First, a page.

According to excerpts from Kent Babb’s new book, “Not a Game: The Incredible Rise and Unthinkable Fall of Allen Iverson,” the former Philadelphia 76ers star was intoxicated for what is probably the most memorable press conference in NBA history — his notorious 2002 “talking about practice” exit interview.
As Babb detailed in an ESPN appearance on Thursday, three fomer members of the Sixers brass — president Pat Croce, general manager Billy King and coach Larry Brown — all shared their suspicions.
After his talk with Brown, Iverson left with a friend and returned later for the news conference. “I assumed he went and fooled around somewhere,” Brown said, tipping his hand up like a bottle, the author wrote in the book.
Before the news conference, King said he could tell that something was off about Iverson, but “if we thought that he was drinking or whatever, we’d have never done it.”
Wrote Babb: “Some were entertained, and others watched the train wreck unfold, knowing from experience that Iverson was drunk.”
King tried to think of a way to stop the press conference, the book said, while Croce, watching on television, said he suspected Iverson was drunk and asked his wife to shut off the TV.
While Iverson does not slur his speech during a 100-second diatribe in which he drops the word “practice” roughly two-dozen times, a Philadelphia Daily News columnist also reportedly confirmed, “He was lit. … Maybe you had to have been around him all the time to know the difference, but we all knew.”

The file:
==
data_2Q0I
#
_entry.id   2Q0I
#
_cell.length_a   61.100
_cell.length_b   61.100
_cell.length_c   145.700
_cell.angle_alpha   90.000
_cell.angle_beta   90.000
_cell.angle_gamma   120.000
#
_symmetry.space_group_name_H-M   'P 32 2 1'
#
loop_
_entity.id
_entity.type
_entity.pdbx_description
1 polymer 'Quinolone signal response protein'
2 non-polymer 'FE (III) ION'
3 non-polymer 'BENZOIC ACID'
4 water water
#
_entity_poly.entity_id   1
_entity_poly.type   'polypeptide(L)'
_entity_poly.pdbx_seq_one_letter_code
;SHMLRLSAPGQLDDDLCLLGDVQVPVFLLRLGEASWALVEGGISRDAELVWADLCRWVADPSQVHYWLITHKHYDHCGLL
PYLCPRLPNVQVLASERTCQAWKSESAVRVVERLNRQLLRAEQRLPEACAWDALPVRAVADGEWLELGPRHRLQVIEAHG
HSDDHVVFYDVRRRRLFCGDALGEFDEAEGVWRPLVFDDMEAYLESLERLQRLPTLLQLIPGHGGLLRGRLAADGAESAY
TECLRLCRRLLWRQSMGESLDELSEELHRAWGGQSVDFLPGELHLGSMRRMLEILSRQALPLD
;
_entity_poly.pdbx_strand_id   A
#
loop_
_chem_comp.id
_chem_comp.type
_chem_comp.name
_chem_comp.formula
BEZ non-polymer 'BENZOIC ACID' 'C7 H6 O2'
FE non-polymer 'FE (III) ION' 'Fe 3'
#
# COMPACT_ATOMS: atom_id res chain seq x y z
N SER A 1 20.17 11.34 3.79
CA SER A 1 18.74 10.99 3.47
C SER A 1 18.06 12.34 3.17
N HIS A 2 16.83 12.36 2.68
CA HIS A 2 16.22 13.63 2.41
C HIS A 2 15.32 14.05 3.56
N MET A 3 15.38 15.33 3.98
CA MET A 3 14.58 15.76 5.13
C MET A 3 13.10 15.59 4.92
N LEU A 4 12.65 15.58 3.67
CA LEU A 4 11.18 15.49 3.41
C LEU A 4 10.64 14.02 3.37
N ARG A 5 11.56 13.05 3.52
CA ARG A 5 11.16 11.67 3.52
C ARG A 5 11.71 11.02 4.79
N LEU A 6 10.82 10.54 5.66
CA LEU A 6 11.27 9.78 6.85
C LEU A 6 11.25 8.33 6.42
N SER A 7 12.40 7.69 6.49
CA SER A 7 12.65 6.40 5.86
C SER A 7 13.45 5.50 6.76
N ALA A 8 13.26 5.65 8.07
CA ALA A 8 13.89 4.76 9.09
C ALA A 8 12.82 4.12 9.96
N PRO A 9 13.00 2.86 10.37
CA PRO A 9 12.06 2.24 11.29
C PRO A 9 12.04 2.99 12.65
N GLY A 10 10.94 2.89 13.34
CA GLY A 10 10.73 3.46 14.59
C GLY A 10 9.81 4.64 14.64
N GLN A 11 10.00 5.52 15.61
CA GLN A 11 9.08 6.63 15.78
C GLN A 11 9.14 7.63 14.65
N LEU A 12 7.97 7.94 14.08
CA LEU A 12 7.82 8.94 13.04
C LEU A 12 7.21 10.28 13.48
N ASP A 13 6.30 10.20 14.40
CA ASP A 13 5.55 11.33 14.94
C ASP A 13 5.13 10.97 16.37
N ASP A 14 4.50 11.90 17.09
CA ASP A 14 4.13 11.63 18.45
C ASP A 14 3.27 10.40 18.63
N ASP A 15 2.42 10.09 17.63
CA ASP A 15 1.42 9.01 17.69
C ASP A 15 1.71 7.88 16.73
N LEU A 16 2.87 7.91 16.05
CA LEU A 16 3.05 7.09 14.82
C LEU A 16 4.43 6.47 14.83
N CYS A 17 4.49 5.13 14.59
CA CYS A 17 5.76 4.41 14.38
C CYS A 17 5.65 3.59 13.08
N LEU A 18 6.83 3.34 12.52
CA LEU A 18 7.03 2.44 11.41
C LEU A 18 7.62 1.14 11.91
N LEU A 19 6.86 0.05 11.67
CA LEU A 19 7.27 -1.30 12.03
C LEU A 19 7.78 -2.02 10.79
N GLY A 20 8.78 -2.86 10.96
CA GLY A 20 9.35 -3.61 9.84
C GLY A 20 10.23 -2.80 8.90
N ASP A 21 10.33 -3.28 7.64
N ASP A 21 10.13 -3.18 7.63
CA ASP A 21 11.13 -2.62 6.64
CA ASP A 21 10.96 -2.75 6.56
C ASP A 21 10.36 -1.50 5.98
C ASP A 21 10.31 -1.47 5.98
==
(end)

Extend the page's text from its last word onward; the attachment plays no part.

Yet, it’s taken 12 years for this allegation to be made public. For the record, the press conference came four days after Iverson’s 76ers were eliminated in the fifth game of a best-of-five, first-round series against the Boston Celtics — and shortly after his best friend was killed — so in a vacuum it doesn’t really matter a whole heck of a lot whether he was drunk or not, especially since it’s so fondly remembered.
“As far as how I expressed practice, practice, practice over and over again, I wouldn’t take that back,” Iverson told the media gathered for the announcement of his official retirement from the game of basketball in 2013. “Obviously, that sound bite, it’s great for the media. The fans, they love that.”
In retrospect, this Gary Payton story about the rant from 2013 suddenly becomes a lot more interesting.
In the bigger picture, though, this revelation is a concerning one, as reports of Iverson’s issues with alcohol have made headlines in recent years. Among them was a 2013 Washington Post piece by Babb, who detailed Iverson’s alleged hangovers during practices, a divorce proceeding littered with references to alchohol abuse — including one occasion in which he allegedly left his children alone in a hotel room during a family vacation — and a spiral downward from $100-plus million into foreclosure and debt.
That 2002 “practice” press conference was as unforgettable as the player himself, and we can only hope the underlying issue behind those 100 seconds doesn’t ultimately tarnish both. Get well, Allen Iverson.